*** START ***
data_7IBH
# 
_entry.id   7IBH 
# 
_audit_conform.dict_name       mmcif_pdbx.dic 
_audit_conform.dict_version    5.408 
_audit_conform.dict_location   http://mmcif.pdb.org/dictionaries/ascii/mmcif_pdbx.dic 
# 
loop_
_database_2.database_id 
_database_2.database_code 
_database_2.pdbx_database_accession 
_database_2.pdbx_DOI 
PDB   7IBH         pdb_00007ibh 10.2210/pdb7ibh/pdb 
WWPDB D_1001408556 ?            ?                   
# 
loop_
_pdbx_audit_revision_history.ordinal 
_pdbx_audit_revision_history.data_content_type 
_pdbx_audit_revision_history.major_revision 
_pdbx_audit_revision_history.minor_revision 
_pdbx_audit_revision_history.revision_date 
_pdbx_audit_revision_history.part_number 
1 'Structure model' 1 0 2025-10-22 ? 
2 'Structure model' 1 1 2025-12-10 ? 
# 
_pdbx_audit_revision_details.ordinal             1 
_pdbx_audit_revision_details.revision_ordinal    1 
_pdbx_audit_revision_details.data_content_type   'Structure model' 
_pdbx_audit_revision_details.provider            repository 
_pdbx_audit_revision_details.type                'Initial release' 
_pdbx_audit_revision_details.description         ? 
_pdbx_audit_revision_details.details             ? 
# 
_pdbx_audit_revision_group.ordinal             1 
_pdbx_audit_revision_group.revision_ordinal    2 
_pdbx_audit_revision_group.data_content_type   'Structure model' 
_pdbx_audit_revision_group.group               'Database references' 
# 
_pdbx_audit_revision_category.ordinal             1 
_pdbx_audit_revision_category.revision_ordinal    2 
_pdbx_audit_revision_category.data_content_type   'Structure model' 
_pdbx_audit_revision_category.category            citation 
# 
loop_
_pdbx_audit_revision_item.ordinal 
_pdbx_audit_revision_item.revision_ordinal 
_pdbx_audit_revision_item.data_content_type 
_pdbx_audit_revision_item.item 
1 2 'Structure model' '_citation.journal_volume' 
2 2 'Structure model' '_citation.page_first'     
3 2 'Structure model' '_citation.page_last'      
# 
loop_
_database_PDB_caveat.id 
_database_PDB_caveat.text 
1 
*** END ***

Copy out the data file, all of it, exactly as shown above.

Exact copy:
data_7IBH
# 
_entry.id   7IBH 
# 
_audit_conform.dict_name       mmcif_pdbx.dic 
_audit_conform.dict_version    5.408 
_audit_conform.dict_location   http://mmcif.pdb.org/dictionaries/ascii/mmcif_pdbx.dic 
# 
loop_
_database_2.database_id 
_database_2.database_code 
_database_2.pdbx_database_accession 
_database_2.pdbx_DOI 
PDB   7IBH         pdb_00007ibh 10.2210/pdb7ibh/pdb 
WWPDB D_1001408556 ?            ?                   
# 
loop_
_pdbx_audit_revision_history.ordinal 
_pdbx_audit_revision_history.data_content_type 
_pdbx_audit_revision_history.major_revision 
_pdbx_audit_revision_history.minor_revision 
_pdbx_audit_revision_history.revision_date 
_pdbx_audit_revision_history.part_number 
1 'Structure model' 1 0 2025-10-22 ? 
2 'Structure model' 1 1 2025-12-10 ? 
# 
_pdbx_audit_revision_details.ordinal             1 
_pdbx_audit_revision_details.revision_ordinal    1 
_pdbx_audit_revision_details.data_content_type   'Structure model' 
_pdbx_audit_revision_details.provider            repository 
_pdbx_audit_revision_details.type                'Initial release' 
_pdbx_audit_revision_details.description         ? 
_pdbx_audit_revision_details.details             ? 
# 
_pdbx_audit_revision_group.ordinal             1 
_pdbx_audit_revision_group.revision_ordinal    2 
_pdbx_audit_revision_group.data_content_type   'Structure model' 
_pdbx_audit_revision_group.group               'Database references' 
# 
_pdbx_audit_revision_category.ordinal             1 
_pdbx_audit_revision_category.revision_ordinal    2 
_pdbx_audit_revision_category.data_content_type   'Structure model' 
_pdbx_audit_revision_category.category            citation 
# 
loop_
_pdbx_audit_revision_item.ordinal 
_pdbx_audit_revision_item.revision_ordinal 
_pdbx_audit_revision_item.data_content_type 
_pdbx_audit_revision_item.item 
1 2 'Structure model' '_citation.journal_volume' 
2 2 'Structure model' '_citation.page_first'     
3 2 'Structure model' '_citation.page_last'      
# 
loop_
_database_PDB_caveat.id 
_database_PDB_caveat.text 
1 